British Journal of Developmental Psychology

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Volume 20 Issue 1 (March 2002), Pages 1-156

Why do birds of a feather flock together? Developmental change in the use of multiple explanations: Intention, teleology and essentialism (pages 89-112)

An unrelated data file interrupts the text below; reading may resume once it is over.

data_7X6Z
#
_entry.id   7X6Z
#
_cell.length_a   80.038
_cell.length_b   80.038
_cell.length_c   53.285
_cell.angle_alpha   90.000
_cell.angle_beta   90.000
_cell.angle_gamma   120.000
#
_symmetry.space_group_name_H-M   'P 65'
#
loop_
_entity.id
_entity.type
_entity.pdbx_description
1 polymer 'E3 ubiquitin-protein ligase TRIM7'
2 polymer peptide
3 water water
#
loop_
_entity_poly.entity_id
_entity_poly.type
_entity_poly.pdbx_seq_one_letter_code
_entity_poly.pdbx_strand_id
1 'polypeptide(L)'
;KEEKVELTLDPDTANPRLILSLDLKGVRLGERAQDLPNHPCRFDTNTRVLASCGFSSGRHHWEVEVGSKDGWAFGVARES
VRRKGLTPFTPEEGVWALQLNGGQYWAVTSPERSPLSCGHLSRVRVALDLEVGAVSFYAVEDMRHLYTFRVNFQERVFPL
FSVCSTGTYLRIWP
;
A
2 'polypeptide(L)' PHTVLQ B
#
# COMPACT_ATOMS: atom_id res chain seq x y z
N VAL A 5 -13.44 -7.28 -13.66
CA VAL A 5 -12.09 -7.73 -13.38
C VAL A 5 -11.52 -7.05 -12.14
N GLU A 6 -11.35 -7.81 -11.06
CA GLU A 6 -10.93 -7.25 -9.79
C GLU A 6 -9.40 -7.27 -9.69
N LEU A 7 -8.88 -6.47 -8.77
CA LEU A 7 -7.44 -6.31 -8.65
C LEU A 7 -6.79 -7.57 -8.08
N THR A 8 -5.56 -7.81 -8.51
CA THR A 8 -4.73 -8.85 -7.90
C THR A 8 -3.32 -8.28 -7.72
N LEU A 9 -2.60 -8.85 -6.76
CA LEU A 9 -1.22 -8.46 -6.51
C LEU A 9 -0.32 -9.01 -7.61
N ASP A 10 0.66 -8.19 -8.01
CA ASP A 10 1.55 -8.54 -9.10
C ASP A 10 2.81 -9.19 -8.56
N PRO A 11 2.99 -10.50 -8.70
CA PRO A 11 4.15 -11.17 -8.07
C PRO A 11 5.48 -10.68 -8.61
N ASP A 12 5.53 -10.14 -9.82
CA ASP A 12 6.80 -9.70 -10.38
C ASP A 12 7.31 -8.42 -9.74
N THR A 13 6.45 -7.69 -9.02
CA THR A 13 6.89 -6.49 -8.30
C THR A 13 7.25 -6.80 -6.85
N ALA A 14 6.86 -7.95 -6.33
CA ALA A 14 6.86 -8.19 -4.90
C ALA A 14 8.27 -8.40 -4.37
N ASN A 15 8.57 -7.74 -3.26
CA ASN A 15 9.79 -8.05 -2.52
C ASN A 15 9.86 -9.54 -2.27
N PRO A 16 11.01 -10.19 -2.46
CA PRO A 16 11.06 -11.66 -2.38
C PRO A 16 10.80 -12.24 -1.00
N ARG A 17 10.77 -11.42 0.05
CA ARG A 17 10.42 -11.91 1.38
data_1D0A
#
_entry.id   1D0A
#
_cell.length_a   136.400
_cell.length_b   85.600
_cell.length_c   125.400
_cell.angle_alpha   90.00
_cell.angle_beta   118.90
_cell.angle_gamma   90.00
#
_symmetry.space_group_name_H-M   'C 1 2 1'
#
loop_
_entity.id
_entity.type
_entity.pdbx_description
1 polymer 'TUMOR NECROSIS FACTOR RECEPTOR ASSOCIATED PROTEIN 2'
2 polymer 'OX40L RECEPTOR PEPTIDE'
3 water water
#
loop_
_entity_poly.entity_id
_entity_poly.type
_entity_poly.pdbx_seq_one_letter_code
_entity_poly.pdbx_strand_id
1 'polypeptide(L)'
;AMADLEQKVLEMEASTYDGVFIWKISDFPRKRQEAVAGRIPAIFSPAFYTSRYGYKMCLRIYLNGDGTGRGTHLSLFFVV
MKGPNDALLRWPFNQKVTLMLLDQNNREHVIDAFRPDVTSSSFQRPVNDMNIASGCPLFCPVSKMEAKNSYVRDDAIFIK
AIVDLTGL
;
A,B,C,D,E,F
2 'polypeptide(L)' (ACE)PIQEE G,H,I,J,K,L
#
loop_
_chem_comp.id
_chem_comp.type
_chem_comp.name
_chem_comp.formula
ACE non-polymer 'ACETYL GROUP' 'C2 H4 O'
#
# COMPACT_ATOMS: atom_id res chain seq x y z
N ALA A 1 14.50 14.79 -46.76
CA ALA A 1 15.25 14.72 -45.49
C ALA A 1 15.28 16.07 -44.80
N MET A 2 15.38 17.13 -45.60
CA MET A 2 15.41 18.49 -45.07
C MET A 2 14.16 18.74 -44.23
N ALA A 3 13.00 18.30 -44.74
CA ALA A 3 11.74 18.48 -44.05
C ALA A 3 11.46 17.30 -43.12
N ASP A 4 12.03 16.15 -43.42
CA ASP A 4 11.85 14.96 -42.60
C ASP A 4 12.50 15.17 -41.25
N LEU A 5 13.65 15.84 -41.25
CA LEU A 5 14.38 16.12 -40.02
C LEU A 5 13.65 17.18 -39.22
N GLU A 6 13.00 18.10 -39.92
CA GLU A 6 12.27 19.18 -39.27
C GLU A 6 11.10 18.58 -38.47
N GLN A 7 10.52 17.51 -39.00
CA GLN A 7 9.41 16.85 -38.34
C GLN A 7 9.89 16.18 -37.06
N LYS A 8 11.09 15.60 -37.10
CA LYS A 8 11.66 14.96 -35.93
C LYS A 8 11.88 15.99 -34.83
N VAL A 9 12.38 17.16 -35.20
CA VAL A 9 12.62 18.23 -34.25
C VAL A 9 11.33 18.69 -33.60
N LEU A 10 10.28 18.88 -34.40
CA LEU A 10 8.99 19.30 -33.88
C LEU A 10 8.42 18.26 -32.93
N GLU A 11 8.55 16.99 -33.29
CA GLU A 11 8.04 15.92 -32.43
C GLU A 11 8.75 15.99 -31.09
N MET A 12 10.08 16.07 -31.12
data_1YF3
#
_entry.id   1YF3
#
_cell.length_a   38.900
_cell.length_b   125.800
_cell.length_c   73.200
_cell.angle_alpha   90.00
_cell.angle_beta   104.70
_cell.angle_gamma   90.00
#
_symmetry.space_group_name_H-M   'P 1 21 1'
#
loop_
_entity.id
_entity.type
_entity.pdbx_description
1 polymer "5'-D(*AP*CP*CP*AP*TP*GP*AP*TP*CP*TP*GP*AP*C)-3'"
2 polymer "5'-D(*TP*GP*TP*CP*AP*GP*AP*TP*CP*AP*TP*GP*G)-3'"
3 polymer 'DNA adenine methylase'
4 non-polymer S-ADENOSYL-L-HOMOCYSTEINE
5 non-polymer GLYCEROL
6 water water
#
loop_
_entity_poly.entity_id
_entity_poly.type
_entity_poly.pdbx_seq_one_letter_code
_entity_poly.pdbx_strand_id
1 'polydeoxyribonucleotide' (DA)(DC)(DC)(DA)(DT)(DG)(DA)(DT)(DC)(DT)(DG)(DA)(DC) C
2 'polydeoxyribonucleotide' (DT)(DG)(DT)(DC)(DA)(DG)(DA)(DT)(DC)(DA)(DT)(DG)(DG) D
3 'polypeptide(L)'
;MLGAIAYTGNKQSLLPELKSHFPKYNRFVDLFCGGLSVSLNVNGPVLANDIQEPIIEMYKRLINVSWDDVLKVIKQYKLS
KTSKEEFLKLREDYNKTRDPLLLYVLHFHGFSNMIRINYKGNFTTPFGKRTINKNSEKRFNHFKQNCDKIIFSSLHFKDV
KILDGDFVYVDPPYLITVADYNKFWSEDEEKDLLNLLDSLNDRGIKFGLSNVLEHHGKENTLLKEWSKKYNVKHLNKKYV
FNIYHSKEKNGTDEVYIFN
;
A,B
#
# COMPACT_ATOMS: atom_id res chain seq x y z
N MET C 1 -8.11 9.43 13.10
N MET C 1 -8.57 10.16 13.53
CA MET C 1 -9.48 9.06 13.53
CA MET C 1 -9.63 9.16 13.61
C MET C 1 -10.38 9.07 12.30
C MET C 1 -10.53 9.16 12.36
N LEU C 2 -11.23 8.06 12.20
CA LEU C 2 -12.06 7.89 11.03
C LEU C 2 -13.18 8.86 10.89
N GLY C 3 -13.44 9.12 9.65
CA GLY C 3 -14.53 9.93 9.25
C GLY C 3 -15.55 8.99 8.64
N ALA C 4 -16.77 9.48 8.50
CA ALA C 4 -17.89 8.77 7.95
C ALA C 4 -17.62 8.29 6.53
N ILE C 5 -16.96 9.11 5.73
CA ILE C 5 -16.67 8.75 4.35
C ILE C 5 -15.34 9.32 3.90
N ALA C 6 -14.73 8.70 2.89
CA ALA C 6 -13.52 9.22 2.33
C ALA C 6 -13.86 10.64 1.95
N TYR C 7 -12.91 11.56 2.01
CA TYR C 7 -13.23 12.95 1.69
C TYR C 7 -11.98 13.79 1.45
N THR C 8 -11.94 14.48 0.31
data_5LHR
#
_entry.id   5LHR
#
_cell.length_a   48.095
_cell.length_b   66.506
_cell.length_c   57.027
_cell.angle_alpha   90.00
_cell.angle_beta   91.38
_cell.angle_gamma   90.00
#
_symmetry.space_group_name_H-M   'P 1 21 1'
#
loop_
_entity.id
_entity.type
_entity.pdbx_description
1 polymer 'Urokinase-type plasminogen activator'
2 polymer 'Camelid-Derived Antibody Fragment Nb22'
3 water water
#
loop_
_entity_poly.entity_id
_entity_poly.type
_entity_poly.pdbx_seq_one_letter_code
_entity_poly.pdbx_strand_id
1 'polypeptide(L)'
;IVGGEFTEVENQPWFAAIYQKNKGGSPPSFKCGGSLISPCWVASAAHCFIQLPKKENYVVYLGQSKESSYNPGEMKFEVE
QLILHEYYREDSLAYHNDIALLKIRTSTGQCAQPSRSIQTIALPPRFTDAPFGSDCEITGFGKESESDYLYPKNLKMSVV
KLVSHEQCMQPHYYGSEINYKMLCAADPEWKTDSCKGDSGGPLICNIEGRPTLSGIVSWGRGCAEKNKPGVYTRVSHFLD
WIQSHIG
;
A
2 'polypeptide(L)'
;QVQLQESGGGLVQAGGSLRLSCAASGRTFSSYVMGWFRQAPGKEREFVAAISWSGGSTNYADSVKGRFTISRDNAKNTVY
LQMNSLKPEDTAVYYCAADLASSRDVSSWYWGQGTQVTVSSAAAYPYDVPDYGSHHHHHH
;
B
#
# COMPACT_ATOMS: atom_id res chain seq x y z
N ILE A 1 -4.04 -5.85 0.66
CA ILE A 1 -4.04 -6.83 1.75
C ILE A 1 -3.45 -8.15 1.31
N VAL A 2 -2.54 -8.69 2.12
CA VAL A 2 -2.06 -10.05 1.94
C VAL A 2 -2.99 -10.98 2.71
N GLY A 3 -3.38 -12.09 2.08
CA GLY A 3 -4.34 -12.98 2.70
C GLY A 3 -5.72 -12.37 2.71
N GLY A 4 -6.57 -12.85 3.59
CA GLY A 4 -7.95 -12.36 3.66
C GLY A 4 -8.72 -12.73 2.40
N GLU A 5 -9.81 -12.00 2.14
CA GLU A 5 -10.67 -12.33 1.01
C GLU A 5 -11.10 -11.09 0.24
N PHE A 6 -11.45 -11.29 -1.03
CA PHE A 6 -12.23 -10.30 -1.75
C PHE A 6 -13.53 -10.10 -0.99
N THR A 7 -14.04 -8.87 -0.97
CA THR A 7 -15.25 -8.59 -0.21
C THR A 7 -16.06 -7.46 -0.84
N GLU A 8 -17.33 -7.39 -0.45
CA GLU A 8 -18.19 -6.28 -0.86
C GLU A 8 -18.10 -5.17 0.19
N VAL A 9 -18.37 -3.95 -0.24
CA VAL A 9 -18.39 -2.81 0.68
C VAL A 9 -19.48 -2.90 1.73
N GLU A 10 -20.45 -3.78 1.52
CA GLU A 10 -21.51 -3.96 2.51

In two studies, 6‐12‐year‐old children (Study 1: N = 58; Study 2: N = 38) and adults (Study 2: N = 22) rank ordered intentional, teleological and essentialist explanations for different behaviours of living‐kind groups representing a range of biological kinds from plants to humans. Overall, humans elicited more intentional explanations, insects and plants elicited more essentialist explanations, and intermediate taxa, such as ungulates, elicited more teleological explanations. Children made fewer fine‐grained taxonomic distinctions than adults, and the youngest children tended to reject essentialism. The 6‐7‐year‐old children preferred to reason about living‐kind behaviours from an intentional and teleological perspective; only towards the end of the elementary school years did children seem to incorporate a biological essentialism. Neither adults nor children were exclusively bound to a particular mode of explanation, but exercised ‘causal flexibility’ across different behavioural contexts.

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